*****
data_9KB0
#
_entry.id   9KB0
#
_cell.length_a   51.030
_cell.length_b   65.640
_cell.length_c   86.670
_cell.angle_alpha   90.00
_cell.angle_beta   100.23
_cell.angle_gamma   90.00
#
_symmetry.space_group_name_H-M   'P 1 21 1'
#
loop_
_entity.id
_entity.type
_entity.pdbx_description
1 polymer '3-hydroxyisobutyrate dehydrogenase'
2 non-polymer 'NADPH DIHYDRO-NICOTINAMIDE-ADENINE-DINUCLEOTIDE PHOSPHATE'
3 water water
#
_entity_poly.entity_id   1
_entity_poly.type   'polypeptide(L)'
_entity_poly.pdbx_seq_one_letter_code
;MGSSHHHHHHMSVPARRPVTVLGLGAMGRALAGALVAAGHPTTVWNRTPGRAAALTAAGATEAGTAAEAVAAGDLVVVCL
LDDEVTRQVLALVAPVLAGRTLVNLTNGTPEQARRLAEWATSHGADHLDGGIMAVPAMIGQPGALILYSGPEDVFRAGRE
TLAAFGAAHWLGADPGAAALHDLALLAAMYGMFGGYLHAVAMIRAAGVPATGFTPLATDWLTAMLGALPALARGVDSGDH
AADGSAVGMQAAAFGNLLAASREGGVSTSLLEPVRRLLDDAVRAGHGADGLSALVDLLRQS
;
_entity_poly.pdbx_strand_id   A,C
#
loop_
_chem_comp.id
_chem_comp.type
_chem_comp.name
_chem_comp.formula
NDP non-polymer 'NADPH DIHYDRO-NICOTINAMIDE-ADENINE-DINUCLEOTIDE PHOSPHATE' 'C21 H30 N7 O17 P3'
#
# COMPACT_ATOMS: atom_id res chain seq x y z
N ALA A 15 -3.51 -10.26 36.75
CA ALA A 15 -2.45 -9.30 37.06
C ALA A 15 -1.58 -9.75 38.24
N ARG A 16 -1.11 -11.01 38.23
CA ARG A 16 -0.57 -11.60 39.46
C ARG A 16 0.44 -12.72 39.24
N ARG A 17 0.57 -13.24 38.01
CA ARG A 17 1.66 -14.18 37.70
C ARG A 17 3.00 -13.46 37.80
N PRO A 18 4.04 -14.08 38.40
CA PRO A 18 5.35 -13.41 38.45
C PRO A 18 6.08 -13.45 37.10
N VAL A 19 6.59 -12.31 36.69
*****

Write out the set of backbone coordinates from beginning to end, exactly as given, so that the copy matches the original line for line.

data_9KB0
#
_entry.id   9KB0
#
_cell.length_a   51.030
_cell.length_b   65.640
_cell.length_c   86.670
_cell.angle_alpha   90.00
_cell.angle_beta   100.23
_cell.angle_gamma   90.00
#
_symmetry.space_group_name_H-M   'P 1 21 1'
#
loop_
_entity.id
_entity.type
_entity.pdbx_description
1 polymer '3-hydroxyisobutyrate dehydrogenase'
2 non-polymer 'NADPH DIHYDRO-NICOTINAMIDE-ADENINE-DINUCLEOTIDE PHOSPHATE'
3 water water
#
_entity_poly.entity_id   1
_entity_poly.type   'polypeptide(L)'
_entity_poly.pdbx_seq_one_letter_code
;MGSSHHHHHHMSVPARRPVTVLGLGAMGRALAGALVAAGHPTTVWNRTPGRAAALTAAGATEAGTAAEAVAAGDLVVVCL
LDDEVTRQVLALVAPVLAGRTLVNLTNGTPEQARRLAEWATSHGADHLDGGIMAVPAMIGQPGALILYSGPEDVFRAGRE
TLAAFGAAHWLGADPGAAALHDLALLAAMYGMFGGYLHAVAMIRAAGVPATGFTPLATDWLTAMLGALPALARGVDSGDH
AADGSAVGMQAAAFGNLLAASREGGVSTSLLEPVRRLLDDAVRAGHGADGLSALVDLLRQS
;
_entity_poly.pdbx_strand_id   A,C
#
loop_
_chem_comp.id
_chem_comp.type
_chem_comp.name
_chem_comp.formula
NDP non-polymer 'NADPH DIHYDRO-NICOTINAMIDE-ADENINE-DINUCLEOTIDE PHOSPHATE' 'C21 H30 N7 O17 P3'
#
# COMPACT_ATOMS: atom_id res chain seq x y z
N ALA A 15 -3.51 -10.26 36.75
CA ALA A 15 -2.45 -9.30 37.06
C ALA A 15 -1.58 -9.75 38.24
N ARG A 16 -1.11 -11.01 38.23
CA ARG A 16 -0.57 -11.60 39.46
C ARG A 16 0.44 -12.72 39.24
N ARG A 17 0.57 -13.24 38.01
CA ARG A 17 1.66 -14.18 37.70
C ARG A 17 3.00 -13.46 37.80
N PRO A 18 4.04 -14.08 38.40
CA PRO A 18 5.35 -13.41 38.45
C PRO A 18 6.08 -13.45 37.10
N VAL A 19 6.59 -12.31 36.69